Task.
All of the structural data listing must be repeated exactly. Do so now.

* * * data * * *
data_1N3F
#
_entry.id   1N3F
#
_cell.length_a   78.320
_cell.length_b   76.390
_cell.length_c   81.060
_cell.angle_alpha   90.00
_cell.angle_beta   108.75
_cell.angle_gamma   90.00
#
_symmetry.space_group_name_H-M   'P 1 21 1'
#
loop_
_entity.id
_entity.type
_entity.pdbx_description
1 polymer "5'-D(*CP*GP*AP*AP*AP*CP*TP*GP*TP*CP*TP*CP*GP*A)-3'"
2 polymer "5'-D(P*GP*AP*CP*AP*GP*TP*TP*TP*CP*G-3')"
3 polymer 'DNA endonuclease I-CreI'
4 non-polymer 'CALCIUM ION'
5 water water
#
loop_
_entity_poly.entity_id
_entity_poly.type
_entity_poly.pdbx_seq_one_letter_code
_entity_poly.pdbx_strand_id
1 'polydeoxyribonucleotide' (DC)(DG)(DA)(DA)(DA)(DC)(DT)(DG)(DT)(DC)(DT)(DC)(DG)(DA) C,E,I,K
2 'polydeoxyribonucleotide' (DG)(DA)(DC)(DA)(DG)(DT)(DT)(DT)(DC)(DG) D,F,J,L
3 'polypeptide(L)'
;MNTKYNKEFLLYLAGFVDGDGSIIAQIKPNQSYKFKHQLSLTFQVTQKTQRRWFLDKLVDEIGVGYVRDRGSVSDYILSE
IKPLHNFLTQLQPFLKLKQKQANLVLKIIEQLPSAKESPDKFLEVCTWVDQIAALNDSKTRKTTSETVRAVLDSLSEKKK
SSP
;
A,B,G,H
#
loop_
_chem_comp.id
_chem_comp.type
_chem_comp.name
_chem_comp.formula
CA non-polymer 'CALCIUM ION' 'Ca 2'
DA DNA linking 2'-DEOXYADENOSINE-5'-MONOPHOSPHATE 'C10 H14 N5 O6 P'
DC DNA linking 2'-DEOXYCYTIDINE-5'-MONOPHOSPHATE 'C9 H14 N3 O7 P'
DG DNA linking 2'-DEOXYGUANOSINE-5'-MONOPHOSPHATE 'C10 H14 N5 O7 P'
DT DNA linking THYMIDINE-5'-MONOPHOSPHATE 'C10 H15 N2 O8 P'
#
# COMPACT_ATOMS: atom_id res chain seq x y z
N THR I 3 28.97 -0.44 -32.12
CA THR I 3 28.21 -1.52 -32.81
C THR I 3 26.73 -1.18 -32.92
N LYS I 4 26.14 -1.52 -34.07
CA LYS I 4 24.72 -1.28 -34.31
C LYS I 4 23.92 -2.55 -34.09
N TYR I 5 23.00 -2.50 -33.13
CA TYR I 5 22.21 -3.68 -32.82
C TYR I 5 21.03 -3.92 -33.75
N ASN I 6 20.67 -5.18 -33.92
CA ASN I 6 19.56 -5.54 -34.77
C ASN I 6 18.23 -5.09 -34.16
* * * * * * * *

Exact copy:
data_1N3F
#
_entry.id   1N3F
#
_cell.length_a   78.320
_cell.length_b   76.390
_cell.length_c   81.060
_cell.angle_alpha   90.00
_cell.angle_beta   108.75
_cell.angle_gamma   90.00
#
_symmetry.space_group_name_H-M   'P 1 21 1'
#
loop_
_entity.id
_entity.type
_entity.pdbx_description
1 polymer "5'-D(*CP*GP*AP*AP*AP*CP*TP*GP*TP*CP*TP*CP*GP*A)-3'"
2 polymer "5'-D(P*GP*AP*CP*AP*GP*TP*TP*TP*CP*G-3')"
3 polymer 'DNA endonuclease I-CreI'
4 non-polymer 'CALCIUM ION'
5 water water
#
loop_
_entity_poly.entity_id
_entity_poly.type
_entity_poly.pdbx_seq_one_letter_code
_entity_poly.pdbx_strand_id
1 'polydeoxyribonucleotide' (DC)(DG)(DA)(DA)(DA)(DC)(DT)(DG)(DT)(DC)(DT)(DC)(DG)(DA) C,E,I,K
2 'polydeoxyribonucleotide' (DG)(DA)(DC)(DA)(DG)(DT)(DT)(DT)(DC)(DG) D,F,J,L
3 'polypeptide(L)'
;MNTKYNKEFLLYLAGFVDGDGSIIAQIKPNQSYKFKHQLSLTFQVTQKTQRRWFLDKLVDEIGVGYVRDRGSVSDYILSE
IKPLHNFLTQLQPFLKLKQKQANLVLKIIEQLPSAKESPDKFLEVCTWVDQIAALNDSKTRKTTSETVRAVLDSLSEKKK
SSP
;
A,B,G,H
#
loop_
_chem_comp.id
_chem_comp.type
_chem_comp.name
_chem_comp.formula
CA non-polymer 'CALCIUM ION' 'Ca 2'
DA DNA linking 2'-DEOXYADENOSINE-5'-MONOPHOSPHATE 'C10 H14 N5 O6 P'
DC DNA linking 2'-DEOXYCYTIDINE-5'-MONOPHOSPHATE 'C9 H14 N3 O7 P'
DG DNA linking 2'-DEOXYGUANOSINE-5'-MONOPHOSPHATE 'C10 H14 N5 O7 P'
DT DNA linking THYMIDINE-5'-MONOPHOSPHATE 'C10 H15 N2 O8 P'
#
# COMPACT_ATOMS: atom_id res chain seq x y z
N THR I 3 28.97 -0.44 -32.12
CA THR I 3 28.21 -1.52 -32.81
C THR I 3 26.73 -1.18 -32.92
N LYS I 4 26.14 -1.52 -34.07
CA LYS I 4 24.72 -1.28 -34.31
C LYS I 4 23.92 -2.55 -34.09
N TYR I 5 23.00 -2.50 -33.13
CA TYR I 5 22.21 -3.68 -32.82
C TYR I 5 21.03 -3.92 -33.75
N ASN I 6 20.67 -5.18 -33.92
CA ASN I 6 19.56 -5.54 -34.77
C ASN I 6 18.23 -5.09 -34.16